By Serena Carpenter<br />http://serenacarpenter.com<br />@drcarpArizona State University<br />Publishing research manuscri...
Tenure expectations<br />
Article number<br />9 to 16 articles<br />12 most common<br />
Acceptance rates<br />15% or less<br />MCS, JQ, JOB, JOC, JCMC, HCR, NMS, CSMC<br />20% or higher<br />NRJ (30-40%)<br />J...
Impact factor<br />J Comp-Mediated Communication 3.6<br />J of Communication 2.4<br />New Media & Society 1.3<br />Harvard...
Manuscript review process<br />
Major reasons for rejection<br />Inappropriate for journal<br />Not novel<br />Poorly written and organized<br />Little co...
Inappropriate for journal<br />Know editors<br />Look at editorial advisory board<br />Get to know manuscript preferences<...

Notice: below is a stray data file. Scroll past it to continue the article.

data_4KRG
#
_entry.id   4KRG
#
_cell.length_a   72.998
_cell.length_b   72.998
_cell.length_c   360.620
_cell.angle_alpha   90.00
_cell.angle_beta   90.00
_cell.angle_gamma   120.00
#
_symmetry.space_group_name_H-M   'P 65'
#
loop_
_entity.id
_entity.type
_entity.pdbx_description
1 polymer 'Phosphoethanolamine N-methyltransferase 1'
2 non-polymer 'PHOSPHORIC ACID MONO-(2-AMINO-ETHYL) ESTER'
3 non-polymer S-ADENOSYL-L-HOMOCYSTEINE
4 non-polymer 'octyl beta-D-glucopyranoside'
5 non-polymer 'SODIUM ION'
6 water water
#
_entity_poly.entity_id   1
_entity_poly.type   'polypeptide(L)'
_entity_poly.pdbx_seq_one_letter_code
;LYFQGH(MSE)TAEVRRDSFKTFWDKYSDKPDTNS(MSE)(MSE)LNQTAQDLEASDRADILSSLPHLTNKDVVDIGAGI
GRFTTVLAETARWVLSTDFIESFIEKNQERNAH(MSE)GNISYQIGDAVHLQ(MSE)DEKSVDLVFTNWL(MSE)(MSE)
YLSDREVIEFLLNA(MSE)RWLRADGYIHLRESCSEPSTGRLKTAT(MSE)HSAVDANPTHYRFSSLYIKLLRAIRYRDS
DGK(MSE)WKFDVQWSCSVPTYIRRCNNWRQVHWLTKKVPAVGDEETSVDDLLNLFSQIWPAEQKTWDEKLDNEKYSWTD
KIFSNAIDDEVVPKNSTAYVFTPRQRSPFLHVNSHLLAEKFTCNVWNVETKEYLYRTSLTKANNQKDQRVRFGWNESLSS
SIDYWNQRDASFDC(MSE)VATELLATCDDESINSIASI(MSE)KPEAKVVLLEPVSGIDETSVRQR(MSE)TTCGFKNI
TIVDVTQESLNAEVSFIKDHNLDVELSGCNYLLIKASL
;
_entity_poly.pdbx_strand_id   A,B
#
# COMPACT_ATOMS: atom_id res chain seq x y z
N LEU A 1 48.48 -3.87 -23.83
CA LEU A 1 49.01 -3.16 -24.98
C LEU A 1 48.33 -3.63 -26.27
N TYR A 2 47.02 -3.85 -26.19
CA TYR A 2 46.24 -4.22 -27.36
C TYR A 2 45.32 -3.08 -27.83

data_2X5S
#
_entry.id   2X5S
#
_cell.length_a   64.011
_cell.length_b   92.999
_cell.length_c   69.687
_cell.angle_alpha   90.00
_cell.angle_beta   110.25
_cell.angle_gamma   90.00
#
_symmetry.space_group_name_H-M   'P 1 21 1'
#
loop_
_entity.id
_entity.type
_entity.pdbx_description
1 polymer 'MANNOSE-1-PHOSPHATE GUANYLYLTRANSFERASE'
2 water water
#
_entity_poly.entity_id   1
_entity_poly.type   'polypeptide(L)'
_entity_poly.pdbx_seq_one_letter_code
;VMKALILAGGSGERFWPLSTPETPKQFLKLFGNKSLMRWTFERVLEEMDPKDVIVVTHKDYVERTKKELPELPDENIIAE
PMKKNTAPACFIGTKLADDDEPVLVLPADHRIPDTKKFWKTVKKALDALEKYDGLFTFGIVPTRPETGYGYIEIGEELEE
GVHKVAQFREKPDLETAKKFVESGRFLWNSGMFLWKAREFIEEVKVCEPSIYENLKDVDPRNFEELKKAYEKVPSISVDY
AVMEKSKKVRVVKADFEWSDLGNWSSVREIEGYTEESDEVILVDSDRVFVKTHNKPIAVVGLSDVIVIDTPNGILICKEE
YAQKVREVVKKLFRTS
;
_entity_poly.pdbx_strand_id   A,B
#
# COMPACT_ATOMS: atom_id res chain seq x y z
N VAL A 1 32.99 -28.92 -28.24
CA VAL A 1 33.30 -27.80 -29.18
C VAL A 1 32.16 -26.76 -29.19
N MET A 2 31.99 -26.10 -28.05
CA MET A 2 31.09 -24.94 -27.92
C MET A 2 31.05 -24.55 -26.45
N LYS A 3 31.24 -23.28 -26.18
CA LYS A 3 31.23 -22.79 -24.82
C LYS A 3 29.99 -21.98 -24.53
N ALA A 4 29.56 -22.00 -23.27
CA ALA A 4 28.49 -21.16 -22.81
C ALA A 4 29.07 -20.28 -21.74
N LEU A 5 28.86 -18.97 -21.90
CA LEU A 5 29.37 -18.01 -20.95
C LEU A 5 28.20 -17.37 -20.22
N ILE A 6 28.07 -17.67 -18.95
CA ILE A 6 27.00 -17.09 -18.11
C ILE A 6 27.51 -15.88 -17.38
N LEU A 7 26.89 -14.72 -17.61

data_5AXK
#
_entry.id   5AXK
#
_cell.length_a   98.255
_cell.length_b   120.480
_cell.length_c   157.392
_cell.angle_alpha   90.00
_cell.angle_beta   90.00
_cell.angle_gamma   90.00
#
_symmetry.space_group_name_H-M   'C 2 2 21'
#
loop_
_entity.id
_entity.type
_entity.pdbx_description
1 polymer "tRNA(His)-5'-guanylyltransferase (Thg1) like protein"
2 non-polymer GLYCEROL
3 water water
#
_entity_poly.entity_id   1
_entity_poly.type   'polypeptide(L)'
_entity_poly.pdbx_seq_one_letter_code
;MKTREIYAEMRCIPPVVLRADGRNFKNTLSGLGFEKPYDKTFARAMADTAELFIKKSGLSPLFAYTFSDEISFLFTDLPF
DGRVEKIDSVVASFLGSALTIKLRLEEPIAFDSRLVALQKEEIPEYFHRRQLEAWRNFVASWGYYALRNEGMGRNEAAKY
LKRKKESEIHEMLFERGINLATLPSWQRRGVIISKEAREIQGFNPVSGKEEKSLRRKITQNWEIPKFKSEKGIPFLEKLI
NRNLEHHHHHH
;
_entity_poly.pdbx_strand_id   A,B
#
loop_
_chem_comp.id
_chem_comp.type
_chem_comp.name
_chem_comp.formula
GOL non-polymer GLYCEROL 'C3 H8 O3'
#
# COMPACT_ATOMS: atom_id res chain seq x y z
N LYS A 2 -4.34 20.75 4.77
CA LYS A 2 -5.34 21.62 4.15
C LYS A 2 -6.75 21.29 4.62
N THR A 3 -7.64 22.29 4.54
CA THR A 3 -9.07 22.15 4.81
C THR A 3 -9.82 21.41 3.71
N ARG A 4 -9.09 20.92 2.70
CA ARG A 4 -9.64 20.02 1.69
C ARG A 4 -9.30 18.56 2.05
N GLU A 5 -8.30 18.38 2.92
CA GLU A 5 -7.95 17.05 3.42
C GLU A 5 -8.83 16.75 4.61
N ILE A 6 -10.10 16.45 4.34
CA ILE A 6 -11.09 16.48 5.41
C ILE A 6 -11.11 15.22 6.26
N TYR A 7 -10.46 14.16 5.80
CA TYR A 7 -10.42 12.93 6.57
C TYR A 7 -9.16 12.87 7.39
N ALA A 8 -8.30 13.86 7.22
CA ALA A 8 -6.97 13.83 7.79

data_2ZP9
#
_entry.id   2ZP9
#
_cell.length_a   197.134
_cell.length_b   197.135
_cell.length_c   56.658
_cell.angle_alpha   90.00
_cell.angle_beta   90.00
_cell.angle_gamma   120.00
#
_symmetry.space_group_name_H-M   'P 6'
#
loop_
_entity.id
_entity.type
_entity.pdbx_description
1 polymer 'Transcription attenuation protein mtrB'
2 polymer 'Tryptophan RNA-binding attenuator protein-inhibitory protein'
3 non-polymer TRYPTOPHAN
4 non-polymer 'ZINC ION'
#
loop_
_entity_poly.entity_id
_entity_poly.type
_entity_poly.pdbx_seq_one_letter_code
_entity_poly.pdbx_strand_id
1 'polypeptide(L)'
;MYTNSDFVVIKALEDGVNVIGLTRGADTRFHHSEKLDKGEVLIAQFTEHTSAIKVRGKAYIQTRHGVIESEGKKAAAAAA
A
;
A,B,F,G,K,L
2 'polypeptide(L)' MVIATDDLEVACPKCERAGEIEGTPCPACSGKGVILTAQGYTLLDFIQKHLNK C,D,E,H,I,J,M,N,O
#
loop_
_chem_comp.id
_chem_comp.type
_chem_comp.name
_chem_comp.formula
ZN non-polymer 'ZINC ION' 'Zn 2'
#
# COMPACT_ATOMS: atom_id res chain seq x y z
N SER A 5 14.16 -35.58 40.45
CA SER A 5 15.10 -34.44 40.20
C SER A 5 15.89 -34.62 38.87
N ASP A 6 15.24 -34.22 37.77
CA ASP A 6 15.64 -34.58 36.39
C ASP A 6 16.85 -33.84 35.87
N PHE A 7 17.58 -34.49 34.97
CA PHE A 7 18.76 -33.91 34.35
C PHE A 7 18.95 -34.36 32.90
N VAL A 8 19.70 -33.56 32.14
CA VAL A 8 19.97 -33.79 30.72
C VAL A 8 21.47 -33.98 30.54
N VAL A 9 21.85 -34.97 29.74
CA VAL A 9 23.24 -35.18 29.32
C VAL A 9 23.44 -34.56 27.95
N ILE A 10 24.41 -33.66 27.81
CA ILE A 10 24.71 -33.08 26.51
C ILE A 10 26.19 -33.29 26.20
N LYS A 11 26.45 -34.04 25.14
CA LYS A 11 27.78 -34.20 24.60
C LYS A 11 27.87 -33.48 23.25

Not novel<br />“So what” question<br />Judee K. Burgoon advices students to “problemize their topic” by focusing on the qu...
Poorly written & organized<br />Difficult to identify value<br />Method in abstract<br />Organize logically<br />Introduct...
Little contribution to theory<br />Descriptive<br />Concepts should be rooted in literature and conceptually defined<br />...
Poor design<br />Hypotheses and RQs<br />Double-barreled research questions<br />Affect<br />Method<br />Unit of analysis<...
Not well-researched<br />References should be comprehensive and accurate<br />Appropriate style<br />Potential reviewers<b...
Responding to reviewers<br />Organize response professionally<br />Don’t let emotions guide your argument<br />Respond to ...
Networking<br />
Collaborate with productive people<br />Pressure to complete projects<br />To learn, ask scholars to collaborate<br />Trea...
Serve as a reviewer for a journal<br />Think like a reviewer<br />Quality of your reviews may affect future opportunities<...
Make the most of conferences<br />Be well-prepared for presentations<br />Go to socials<br />Volunteer for service<br />Ap...